Janet Yellen added the voice of the Federal Reserve to the growing call for Congress to move swiftly to decide the future of Fannie Mae and Freddie Mac.
Yellen told the House Financial Services Committee during a hearing yesterday that it was “very important” for Congress to create a new system that will address the future of government sponsored enterprises, which currently finance more than 90 percent of all residential mortgages in the United States.
“I think we still have a system that has systemic risk, that government funding remains critical to the mortgage sector, and I think to get the housing market back on its feet, it’s important for Congress to put in place a new system and to explicitly decide what the role of the government should be in helping the housing sector.”
Yellen’s comments over the course of yesterday’s hearing mirrored much of what we’ve been hearing from the Obama administration and many leading lawmakers on Capitol Hill, especially the need for housing finance entities that won’t put taxpayers’ money at risk.
Currently, taxpayers would be 100 percent financially responsible if the housing market suffered another significant downturn. A collapse of the housing market could result from anything that impacts consumers’ spending habits, including an unexpected terrorist attack.
We continue to wait for Senate Banking Committee Chairman Tim Johnson (D-SD) and Republican Ranking Member Mike Crapo (R-ID) to release a draft of the bipartisan that they’ve been crafting for several months.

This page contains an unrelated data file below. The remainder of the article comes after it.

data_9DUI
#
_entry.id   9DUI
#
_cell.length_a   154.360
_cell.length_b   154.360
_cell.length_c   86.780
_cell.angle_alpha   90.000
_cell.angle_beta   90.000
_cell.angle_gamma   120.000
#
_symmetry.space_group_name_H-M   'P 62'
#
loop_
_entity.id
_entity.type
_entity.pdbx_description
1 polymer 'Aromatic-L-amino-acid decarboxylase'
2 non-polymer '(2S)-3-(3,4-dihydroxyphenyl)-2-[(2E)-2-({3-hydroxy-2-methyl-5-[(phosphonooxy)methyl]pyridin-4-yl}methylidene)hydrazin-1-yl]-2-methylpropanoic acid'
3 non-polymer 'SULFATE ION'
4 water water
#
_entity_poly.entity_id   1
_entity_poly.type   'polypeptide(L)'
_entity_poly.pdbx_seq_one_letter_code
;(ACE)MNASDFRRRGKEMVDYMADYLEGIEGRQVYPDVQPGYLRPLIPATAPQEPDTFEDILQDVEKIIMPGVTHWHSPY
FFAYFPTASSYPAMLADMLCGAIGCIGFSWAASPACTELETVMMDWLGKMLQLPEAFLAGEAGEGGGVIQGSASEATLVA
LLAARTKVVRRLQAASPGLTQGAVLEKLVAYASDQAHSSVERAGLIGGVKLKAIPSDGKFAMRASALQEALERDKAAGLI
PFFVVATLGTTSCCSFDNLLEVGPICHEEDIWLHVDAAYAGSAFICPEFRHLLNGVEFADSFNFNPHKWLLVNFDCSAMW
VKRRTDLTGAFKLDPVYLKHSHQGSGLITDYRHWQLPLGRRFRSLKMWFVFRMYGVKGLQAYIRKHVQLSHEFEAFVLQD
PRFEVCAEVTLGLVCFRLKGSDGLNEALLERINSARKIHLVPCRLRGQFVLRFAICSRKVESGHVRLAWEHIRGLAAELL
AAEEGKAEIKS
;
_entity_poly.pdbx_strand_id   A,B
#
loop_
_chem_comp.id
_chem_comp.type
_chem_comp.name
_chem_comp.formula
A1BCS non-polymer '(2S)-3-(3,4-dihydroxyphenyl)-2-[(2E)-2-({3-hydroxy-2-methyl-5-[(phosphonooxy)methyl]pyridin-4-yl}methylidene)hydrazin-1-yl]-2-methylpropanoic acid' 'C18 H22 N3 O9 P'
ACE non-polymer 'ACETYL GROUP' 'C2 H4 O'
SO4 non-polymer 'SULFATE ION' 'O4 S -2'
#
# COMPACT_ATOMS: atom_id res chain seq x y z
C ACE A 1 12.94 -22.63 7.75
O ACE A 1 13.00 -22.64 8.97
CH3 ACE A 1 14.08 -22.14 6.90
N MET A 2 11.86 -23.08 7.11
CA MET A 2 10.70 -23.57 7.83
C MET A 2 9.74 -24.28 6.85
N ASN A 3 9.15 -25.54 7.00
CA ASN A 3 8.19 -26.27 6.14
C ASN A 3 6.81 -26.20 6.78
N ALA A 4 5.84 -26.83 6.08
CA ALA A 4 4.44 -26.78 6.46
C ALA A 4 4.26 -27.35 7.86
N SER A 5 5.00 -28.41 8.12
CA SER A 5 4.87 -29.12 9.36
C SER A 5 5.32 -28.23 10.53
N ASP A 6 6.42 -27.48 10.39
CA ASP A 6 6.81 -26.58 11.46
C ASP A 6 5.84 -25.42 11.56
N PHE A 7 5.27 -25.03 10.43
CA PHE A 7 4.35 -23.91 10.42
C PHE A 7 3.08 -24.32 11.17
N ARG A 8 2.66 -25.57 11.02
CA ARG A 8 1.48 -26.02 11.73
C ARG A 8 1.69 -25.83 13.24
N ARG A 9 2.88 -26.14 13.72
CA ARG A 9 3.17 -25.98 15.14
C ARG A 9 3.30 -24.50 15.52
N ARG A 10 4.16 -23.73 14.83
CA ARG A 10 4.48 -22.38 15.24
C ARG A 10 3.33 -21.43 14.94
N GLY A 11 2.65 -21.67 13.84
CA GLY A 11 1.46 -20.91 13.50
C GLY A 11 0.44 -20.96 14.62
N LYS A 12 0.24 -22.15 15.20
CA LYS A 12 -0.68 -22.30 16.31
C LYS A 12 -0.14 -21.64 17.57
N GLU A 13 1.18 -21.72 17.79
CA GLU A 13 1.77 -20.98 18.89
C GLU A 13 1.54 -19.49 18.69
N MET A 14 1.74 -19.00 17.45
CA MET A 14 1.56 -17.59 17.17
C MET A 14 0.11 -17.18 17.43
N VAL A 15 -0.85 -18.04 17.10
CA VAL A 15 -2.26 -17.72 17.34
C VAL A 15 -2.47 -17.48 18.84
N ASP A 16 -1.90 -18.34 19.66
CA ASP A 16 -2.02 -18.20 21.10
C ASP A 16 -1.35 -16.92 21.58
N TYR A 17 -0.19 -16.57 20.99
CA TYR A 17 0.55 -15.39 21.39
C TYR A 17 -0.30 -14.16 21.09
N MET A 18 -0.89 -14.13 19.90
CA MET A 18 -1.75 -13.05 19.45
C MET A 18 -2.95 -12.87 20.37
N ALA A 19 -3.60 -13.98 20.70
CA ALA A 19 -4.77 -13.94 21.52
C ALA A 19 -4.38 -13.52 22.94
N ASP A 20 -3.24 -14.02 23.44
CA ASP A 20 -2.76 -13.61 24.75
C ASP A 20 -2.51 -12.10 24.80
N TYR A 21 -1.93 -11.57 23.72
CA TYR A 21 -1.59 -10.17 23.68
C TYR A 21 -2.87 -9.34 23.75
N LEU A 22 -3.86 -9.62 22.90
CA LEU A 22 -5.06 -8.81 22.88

At a recent FSR event, “The Policy and Politics of GSE Reform,” lead panelists Senators Bob Corker (R-TN) and Mark Warner (D-VA) said that keeping the GSEs in conservatorship is no longer a viable solution and that a new system that allows private capital to absorb more of the risk needs to be formed. GSE reform legislation released by the two lawmakers last summer includes these elements, as well as a last-resort government backstop guaranteeing taxpayer protection.
The Corker-Warner bill is expected to be modeled closely in the upcoming Johnson-Crapo legislation.
While some opponents of GSE reform argue that Fannie and Freddie are turning record profits, Counselor to the Secretary for Housing Finance Policy Director Michael Stegman recently remarked that Fannie and Freddie’s earnings may be “significantly overstate” the true financial status of the enterprises. Significant portions of the earnings are the result of one-time tax reversals, litigation settlements and investment portfolios that are mandated to shrink over time.
We at FSR hope to see the release of the Johnson-Crapo draft by sometime in the next few weeks, if not sooner.